Zoubin Ghahramani is Professor of Information Engineering at the
University of Cambridge, Co-Director of Uber AI Labs, and the
Cambridge Director of the Alan Turing Institute, the UK's national
institute for Data Science. He is also the Deputy Academic Director of
the Leverhulme Centre for the Future of Intelligence. He has worked
and studied at the University of Pennsylvania, MIT, the University of
Toronto, the Gatsby Unit at UCL, and CMU. His research spans
Neuroscience, AI, machine learning and Statistics. In 2015 he was
elected a Fellow of the Royal Society.
Zoubin Ghahramani FRS is Professor of Information Engineering at the
University of Cambridge, where he leads the Machine Learning Group
consisting of about 30 researchers, and Co-Director of Uber AI
Labs. He is also currently the Cambridge Liaison Director of the Alan
Turing Institute, the UK's national institute for Data Science,
Deputy Academic Director of the Leverhulme Centre for the Future
of Intelligence, and a Fellow of St John's College Cambridge.
He studied computer science and cognitive science at the
University of Pennsylvania, obtained his PhD from MIT in 1995, and was
a postdoctoral fellow at the University of Toronto. His academic
career includes concurrent appointments as one of the founding members
of the Gatsby Computational Neuroscience Unit in London, and as a
faculty member of CMU's Machine Learning Department for over 10 years.
His current research interests include statistical machine learning,
Bayesian nonparametrics, scalable inference, probabilistic
programming, and building an automatic statistician.
He has published over 250 papers, receiving
over 34,000 citations (an h-index of 78). His work has been funded by
grants and donations from EPSRC, DARPA, Microsoft, Google, Infosys,
Facebook, Amazon, FX Concepts, NTT and a number of other industrial
partners. In 2013, he received a $750,000 Google Award for research
on building the Automatic Statistician. He has served as advisor to
Microsoft Research Cambridge, VocalIQ (acquired by Apple), Cambridge
Capital Management, Echobox, Informetis, Opera Solutions, and several other companies.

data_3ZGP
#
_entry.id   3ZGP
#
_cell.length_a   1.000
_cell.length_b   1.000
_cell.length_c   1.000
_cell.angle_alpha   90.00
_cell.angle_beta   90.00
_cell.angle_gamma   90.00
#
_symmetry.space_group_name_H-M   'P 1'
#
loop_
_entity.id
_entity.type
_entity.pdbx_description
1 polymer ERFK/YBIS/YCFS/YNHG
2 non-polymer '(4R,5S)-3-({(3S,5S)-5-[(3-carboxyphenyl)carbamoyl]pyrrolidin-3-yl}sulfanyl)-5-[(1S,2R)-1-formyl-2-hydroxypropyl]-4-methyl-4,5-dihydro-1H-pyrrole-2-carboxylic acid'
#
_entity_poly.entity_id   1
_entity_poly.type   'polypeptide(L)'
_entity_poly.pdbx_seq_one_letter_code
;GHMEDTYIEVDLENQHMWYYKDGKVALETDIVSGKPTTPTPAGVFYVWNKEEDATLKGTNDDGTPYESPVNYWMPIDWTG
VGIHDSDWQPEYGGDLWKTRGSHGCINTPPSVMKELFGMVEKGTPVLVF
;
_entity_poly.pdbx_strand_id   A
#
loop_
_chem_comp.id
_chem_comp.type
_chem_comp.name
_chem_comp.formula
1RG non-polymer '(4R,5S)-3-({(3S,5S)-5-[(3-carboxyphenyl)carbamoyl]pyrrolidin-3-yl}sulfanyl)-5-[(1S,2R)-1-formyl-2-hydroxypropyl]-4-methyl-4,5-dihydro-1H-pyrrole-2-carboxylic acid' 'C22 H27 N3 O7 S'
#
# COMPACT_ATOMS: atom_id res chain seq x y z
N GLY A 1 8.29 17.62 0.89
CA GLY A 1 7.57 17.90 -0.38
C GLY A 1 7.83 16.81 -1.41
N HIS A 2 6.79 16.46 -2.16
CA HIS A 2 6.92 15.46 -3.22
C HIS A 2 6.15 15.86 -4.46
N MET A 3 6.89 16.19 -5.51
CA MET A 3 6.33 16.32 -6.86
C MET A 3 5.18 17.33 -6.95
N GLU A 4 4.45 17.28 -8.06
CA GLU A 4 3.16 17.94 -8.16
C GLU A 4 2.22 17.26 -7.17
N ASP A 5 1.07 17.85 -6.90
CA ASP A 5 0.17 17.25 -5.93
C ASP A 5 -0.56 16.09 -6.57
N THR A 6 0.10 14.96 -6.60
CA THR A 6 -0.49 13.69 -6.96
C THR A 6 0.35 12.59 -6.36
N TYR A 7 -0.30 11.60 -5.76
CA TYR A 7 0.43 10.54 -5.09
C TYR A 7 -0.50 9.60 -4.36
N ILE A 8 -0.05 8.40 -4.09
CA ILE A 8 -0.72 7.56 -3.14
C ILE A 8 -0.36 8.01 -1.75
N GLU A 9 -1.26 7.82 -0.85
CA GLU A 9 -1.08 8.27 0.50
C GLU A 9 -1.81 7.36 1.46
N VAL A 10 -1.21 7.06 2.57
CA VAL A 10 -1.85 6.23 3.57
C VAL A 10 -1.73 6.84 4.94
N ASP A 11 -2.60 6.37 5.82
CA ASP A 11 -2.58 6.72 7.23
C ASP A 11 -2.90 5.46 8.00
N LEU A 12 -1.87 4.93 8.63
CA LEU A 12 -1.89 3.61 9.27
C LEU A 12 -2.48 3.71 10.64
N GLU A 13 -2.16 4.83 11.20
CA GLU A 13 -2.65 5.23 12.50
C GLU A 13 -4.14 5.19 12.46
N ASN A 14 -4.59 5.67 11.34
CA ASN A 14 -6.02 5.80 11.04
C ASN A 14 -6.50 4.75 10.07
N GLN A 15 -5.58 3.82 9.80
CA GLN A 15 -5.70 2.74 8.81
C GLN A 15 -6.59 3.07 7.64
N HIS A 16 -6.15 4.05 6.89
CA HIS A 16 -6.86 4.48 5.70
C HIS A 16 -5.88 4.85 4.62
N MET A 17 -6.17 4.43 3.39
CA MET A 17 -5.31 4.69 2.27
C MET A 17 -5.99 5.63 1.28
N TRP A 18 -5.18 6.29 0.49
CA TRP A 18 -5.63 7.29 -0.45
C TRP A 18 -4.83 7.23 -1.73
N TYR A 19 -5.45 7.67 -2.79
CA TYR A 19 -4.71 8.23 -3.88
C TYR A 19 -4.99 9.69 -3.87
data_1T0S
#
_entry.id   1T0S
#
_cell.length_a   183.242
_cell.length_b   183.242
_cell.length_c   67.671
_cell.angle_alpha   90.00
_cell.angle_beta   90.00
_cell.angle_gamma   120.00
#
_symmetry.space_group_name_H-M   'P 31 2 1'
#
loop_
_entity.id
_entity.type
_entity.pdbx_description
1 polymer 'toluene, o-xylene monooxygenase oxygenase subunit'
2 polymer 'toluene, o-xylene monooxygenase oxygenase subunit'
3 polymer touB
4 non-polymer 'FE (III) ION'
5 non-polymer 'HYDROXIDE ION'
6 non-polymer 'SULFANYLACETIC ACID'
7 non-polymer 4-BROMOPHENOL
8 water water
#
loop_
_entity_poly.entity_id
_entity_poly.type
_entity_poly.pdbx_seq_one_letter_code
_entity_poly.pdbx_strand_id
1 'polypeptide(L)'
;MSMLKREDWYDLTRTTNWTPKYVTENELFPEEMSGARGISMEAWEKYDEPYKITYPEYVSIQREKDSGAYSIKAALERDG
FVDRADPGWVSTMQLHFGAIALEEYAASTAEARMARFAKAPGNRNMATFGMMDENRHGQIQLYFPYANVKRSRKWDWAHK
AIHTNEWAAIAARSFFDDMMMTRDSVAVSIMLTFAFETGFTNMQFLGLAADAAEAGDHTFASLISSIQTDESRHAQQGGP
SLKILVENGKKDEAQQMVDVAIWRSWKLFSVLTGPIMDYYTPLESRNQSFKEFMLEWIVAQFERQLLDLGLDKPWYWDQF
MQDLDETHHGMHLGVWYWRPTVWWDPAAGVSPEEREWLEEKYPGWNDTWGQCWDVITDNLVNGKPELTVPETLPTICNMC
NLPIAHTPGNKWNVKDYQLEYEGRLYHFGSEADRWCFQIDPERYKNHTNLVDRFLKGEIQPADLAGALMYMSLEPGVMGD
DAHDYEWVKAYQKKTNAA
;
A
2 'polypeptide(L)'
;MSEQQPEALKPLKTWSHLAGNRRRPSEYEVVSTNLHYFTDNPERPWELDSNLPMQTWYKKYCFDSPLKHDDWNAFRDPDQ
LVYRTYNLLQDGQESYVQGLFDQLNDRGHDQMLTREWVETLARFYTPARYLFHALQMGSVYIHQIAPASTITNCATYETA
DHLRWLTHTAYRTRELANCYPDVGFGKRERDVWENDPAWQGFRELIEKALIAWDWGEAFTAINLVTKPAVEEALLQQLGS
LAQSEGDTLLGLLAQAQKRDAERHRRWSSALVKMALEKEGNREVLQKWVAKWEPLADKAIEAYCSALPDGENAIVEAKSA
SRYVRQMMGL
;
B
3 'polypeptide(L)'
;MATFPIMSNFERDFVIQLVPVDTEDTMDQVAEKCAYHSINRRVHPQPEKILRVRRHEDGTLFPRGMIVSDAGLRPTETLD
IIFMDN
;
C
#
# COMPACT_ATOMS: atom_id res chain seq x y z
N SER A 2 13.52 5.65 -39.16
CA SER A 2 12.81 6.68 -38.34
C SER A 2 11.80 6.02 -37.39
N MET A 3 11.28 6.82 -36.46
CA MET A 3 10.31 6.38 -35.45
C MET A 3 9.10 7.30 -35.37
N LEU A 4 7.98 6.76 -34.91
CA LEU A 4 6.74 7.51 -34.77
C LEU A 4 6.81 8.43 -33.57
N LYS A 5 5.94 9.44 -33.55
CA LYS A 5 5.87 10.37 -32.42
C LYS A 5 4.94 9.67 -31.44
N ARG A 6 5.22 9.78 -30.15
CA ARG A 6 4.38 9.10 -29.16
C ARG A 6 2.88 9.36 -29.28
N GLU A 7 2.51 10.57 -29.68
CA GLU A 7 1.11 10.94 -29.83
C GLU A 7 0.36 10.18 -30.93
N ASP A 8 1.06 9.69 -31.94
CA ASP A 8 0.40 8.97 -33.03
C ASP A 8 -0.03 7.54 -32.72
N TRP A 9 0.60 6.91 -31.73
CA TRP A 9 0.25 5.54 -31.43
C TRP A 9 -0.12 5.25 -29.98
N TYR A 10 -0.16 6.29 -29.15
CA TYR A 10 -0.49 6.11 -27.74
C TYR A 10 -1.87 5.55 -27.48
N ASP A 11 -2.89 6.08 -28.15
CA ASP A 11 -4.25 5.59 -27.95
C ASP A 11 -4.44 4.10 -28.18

He has also served in a
number of leadership roles as programme and general chair of the
leading international conferences in machine learning: AISTATS (2005),
ICML (2007, 2011), and NIPS (2013, 2014). In 2015 he was elected a
Fellow of the Royal Society, and in 2016 he was named as one of the
Top Ten Most Influential Scholars in Machine Learning. More information can be
found at http://mlg.eng.cam.ac.uk .
My early childhood was spent in the former Soviet Union and Iran. My family
then moved to Spain where I attended the American School of Madrid for
10 years. I studied at the University of
Pennsylvania where I was given the Dean's Scholar Award and
obtained a BA degree in Cognitive Science and a BSEng degree in
Computer Science and Engineering in 1990. In 1995, I obtained my PhD
in Cognitive Neuroscience from
the Massachusetts Institute of
Technology funded by a Fellowship from the McDonnell-Pew
Foundation. My dissertation was entitled "Computation and Psychophysics
of Sensorimotor Integration" and my PhD advisor was Michael Jordan. I moved
to the University of
Toronto in 1995 where I was an ITRC Postdoctoral Fellow in the
Artificial Intelligence Lab of the Department of Computer Science,
working with Geoffrey Hinton. From 1998 to 2005, I was faculty at
the Gatsby Computational
Neuroscience Unit, University
I am currently Professor of Information Engineering, at the University of Cambridge, where I lead
the activities in the Machine
Learning Group. From 2002 to 2012 I was concurrently also an
Associate Research Professor in the Machine Learning Department at the
Computer Science, Carnegie Mellon
University. I have also been Adjuct Faculty at the Gatsby Unit, University
College London and at POSTECH, South Korea.
My current research interests include Bayesian
approaches to machine learning, artificial intelligence,
statistics, and data science. Statistics provides the mathematical foundations for
handling uncertainty, making decisions, and designing learning
systems. I have recently worked on Gaussian processes, non-parametric
Bayesian methods, clustering, approximate inference algorithms,
graphical models, Monte Carlo methods, semi-supervised
programming, and building an Automatic Statistician.
You can find my publications either on our group publications page, or
Scholar, or for a more complete list, on my CV.